The solution, of course, is to just shoot 4K video (tied to a long press of the shutter button in Lumia Camera 5 by default) of whatever the moving/changing subject is, and then use Microsoft's Lumia Moments later on, at your convenience, to pick out as many stills at full '8MP' resolution.
If you're a hard core AAWP reader and Windows Phone enthusiast then none of this will be news to you, of course, you'll have been playing with Lumia Moments already. But I thought a beginner's guide might be appropriate for others. Not least because the whole concept seems somewhat unusual in the smartphone world at the moment. Samsung had a frame grabbing facility in its Note 4 last year, but the 2015 'Lollipop'-based models are missing the feature, as are the top end models from the likes of LG. I believe there's frame grabbing on the HTC One M9 with an intuitive interface, but that's essentially your lot.
Now, I did a piece recently on when you should use each of Lumia Camera 5's various shooting modes - here's an extract:
But when should you use each? Microsoft don't give you any real guidance, relying on you experimenting, learning and hopefully not missing too many moments or running out of space in the meantime! However, the table below may help, and I'll follow it with some real world examples.
Subject\Light conditions Set-up time Bright Overcast/raining Low/Night Landscape Usually plenty Rich Capture Normal Normal with LED flash turned off Macro (flowers, objects, food) Several seconds Rich Capture Normal Normal with LED flash Human, something moving (kids, pets) Often none Video burst Video burst or Normal, depending on light Consider either experimenting with increasing ISO in pop-out controls (can't trust LED flash) and/or shooting photo bursts (one of the options in Settings), several a second with full quality....
Also worth noting is that the 'hold down shutter key to shoot a burst of 4K video' system is only worth doing (obviously) for anything fast moving that you might not catch through more traditional means (e.g. switching to using photo bursts), and even then only in decent light, i.e. it's sunny or otherwise quite bright, otherwise there simply won't be enough light per frame and the result won't be useable. Using 4K bursts when not strictly needed will just eat up that valuable disk space for little gain.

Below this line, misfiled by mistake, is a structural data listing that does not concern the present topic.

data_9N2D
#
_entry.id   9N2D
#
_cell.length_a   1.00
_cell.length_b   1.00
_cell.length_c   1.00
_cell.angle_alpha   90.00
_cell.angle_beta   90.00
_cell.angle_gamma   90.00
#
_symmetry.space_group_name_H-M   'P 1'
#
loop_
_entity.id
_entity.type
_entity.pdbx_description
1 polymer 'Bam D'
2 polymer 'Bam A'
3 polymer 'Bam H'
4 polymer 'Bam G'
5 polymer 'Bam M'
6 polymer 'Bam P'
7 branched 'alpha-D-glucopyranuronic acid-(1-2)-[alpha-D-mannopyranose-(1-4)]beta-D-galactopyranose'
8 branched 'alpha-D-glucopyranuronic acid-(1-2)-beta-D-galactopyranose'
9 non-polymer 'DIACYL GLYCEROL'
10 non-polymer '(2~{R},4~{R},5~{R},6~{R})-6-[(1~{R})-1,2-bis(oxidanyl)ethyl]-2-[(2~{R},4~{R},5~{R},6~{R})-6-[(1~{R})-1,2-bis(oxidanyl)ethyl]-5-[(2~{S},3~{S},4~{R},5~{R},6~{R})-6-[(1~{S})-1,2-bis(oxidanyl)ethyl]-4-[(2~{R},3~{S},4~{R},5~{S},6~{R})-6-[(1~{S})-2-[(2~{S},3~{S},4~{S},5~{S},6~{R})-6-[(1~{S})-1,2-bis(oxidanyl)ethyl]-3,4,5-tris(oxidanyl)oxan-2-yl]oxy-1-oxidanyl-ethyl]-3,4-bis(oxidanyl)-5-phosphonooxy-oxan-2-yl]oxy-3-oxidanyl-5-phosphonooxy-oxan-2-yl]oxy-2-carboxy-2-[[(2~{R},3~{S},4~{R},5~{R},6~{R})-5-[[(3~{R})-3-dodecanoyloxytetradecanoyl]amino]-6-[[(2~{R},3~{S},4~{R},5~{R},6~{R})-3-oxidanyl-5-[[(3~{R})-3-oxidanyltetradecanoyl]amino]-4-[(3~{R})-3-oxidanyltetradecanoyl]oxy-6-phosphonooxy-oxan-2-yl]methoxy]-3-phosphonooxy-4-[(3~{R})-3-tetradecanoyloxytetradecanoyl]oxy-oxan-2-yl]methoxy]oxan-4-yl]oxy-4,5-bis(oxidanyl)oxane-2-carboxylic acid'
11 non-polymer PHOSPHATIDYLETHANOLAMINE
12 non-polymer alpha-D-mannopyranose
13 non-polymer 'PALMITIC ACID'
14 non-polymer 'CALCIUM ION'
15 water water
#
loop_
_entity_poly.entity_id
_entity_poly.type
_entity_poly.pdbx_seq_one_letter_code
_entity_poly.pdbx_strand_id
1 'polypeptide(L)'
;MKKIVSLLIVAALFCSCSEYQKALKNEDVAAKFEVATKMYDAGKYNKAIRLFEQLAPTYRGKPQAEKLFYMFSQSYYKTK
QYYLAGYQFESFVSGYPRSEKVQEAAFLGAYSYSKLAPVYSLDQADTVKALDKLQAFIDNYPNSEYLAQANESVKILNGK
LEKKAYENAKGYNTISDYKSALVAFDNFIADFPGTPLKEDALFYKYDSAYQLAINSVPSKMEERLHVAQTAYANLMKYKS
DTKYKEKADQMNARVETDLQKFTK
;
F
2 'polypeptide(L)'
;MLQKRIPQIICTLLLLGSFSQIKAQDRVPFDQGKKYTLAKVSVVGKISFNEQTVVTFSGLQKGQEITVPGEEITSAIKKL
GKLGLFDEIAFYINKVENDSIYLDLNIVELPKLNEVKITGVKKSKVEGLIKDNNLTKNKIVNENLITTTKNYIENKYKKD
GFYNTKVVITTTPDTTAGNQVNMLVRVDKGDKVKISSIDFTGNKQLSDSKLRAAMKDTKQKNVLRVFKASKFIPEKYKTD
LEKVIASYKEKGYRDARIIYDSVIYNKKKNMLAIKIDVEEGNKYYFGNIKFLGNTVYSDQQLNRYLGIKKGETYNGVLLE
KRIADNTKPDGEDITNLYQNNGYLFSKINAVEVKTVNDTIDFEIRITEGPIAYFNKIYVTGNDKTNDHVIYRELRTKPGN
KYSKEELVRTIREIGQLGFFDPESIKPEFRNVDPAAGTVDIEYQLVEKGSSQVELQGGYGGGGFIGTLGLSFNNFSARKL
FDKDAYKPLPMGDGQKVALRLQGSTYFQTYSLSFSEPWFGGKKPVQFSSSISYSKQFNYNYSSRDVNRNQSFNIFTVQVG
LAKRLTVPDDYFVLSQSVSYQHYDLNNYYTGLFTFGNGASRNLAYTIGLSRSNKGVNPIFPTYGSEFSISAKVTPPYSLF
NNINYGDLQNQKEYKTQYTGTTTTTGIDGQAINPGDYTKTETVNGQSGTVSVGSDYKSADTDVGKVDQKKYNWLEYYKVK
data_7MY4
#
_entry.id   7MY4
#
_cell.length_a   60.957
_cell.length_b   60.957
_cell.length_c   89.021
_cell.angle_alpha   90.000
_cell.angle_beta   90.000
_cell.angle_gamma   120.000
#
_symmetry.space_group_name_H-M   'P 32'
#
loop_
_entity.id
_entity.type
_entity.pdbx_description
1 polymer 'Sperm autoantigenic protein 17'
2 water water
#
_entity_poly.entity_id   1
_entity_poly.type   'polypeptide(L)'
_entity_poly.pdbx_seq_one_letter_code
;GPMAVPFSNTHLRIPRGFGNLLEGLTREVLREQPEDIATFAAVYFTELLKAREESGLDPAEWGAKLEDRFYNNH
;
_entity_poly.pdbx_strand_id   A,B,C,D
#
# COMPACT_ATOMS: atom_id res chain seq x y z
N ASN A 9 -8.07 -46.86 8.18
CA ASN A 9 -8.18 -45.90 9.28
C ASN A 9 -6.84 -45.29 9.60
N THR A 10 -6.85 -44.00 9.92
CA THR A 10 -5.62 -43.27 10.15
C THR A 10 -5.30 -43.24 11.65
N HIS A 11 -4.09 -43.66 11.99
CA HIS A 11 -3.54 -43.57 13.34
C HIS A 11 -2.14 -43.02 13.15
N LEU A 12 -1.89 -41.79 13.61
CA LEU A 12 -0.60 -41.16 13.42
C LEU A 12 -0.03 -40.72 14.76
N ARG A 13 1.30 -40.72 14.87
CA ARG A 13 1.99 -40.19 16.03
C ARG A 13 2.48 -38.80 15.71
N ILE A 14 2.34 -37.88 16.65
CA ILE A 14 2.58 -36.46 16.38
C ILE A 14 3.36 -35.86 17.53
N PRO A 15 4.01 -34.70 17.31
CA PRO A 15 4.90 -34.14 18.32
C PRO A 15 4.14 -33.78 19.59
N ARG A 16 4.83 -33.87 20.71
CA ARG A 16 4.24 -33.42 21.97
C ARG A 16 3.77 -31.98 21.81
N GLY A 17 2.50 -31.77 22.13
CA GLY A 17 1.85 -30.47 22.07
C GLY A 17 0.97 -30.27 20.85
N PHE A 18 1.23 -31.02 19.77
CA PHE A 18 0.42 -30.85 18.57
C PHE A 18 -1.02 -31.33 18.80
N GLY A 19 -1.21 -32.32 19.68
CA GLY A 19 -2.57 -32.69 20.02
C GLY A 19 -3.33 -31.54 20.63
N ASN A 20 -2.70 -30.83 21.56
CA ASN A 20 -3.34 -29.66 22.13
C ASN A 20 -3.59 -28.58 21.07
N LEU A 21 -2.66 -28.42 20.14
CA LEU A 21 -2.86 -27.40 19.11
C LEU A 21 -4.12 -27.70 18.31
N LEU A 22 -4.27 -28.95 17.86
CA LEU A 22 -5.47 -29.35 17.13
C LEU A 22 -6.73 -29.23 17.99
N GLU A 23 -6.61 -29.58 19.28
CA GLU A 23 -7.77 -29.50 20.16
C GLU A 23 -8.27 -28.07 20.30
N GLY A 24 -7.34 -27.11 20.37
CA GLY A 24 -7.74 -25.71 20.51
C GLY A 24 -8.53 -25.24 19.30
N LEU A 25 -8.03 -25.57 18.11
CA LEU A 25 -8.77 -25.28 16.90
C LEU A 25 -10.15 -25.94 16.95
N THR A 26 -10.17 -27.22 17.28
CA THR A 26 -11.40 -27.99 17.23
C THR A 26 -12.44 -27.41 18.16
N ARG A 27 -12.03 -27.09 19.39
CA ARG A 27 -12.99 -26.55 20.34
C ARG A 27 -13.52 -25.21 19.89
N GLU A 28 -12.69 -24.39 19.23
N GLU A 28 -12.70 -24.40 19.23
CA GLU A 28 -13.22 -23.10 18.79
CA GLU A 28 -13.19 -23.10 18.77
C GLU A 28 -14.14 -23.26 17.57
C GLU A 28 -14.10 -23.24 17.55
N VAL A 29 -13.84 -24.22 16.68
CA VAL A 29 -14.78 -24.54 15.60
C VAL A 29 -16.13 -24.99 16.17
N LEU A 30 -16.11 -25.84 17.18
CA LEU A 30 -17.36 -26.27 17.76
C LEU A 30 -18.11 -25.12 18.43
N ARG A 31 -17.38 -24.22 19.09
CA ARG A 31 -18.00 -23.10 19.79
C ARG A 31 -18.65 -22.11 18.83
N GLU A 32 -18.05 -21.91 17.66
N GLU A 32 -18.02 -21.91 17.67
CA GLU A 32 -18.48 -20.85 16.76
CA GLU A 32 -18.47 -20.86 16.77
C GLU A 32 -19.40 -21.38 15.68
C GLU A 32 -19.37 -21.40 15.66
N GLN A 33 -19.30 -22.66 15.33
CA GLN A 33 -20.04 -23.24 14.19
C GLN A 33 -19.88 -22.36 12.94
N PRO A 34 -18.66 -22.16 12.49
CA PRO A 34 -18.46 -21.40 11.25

That last quoted paragraph sounds a bit off-putting, with the warnings about light, but if you're not obsessed by absolute quality and don't mind a few extra tens of Megabytes being swallowed up then it's probably OK to push the 'shoot video' advice further down the light level spectrum.
Shooting 4K bursts
For the rest of this feature then, we're firmly in the red zone, the table cells above showing 'video bursts'. By which I mean using the default shutter long press to capture '4K' video (that's 3840 by 2160 pixels per frame) while the shutter key is held down.
Of course, you could also just as well change the capture resolution in Lumia Camera 5's settings to shoot all video at 4K, which seems like a good idea until you realise:
- how fast your phone's storage is being eaten up
- how slow it will be to process more than ten or so seconds of 4K video in order to find the frames needed
So, in practice, the default of shooting 1080p when you explicitly want to film something and 4K when you want to shoot a video burst, all seems sensible. To give you a couple of real world examples:
- You're filming your child in their sports day 400m race, or perhaps in a Christmas play. The video will be between a minute and perhaps ten. Stick to 1080p!
- You're filming your child at the same sports day, but doing the high or long jump. The video will be of the order of 10 or 15 seconds. Use 4K video bursts and then be amazed at the stills you can extract later!
Interestingly, even if you shot a load of video at 1080p, the default on the 930 and 1520, and the maximum on the Lumia 830 and 640 XL, you can still use Lumia Moments to extract nice action stills, but you'll be getting a 2MP photo instead. Not a showstopper though, and worth bearing in mind!
How to grab moments
- Having held down the shutter button on your 930/1520 to shoot a 4K burst of something exciting or cute in Lumia Camera 5, you'll notice that, when reviewing the clip in the application, 'Edit Moment' is suggested as the main action, bottom left on the screen.
- You're then prompted for 'Choose Best Frame' or 'Create Action Shot' - choose the former, of course. In fact, it's not just the 'best' frame, you can pluck out as many stills as you like, so don't be put off!
- There's then a scrubbing tool, in which you can get roughly to the right point in the clip, so use your finger to do this next.
- Finally, swipe left and right to advance the action frame by frame. When you get to the exact frame you want, tap on the 'save' icon.
- Rinse and repeat, saving multiple 8MP JPGs if you want to.
It's all very well running through the steps above (which aren't hard), but Rafe and I thought some real world examples of Lumia Moments might help fire your imagination.
Hopefully this feature has encouraged you to use 4K (or 2K/1080p) bursts more often in Lumia Camera 5 on your Windows Phone. It's true that doing all this indoors and in low light is more hit and miss - after all, the shooting window per frame is 1/30s or thereabouts, probably too long to freeze moving subjects and also probably not long enough to gather enough light to reduce noise. Of my indoor and evening video bursts. I'd only expect to get a few frames that were really useable as stills.
Your mileage will vary, though, depending on subject matter. Have you got any great examples of 'moments' that you'd like to share?
PS. On newly reset or new compatible Lumias with Denim and LC5, Lumia Moments should be suggested as an immediate install when reviewing video. If not then grab Lumia Moments here in the Windows Phone Store.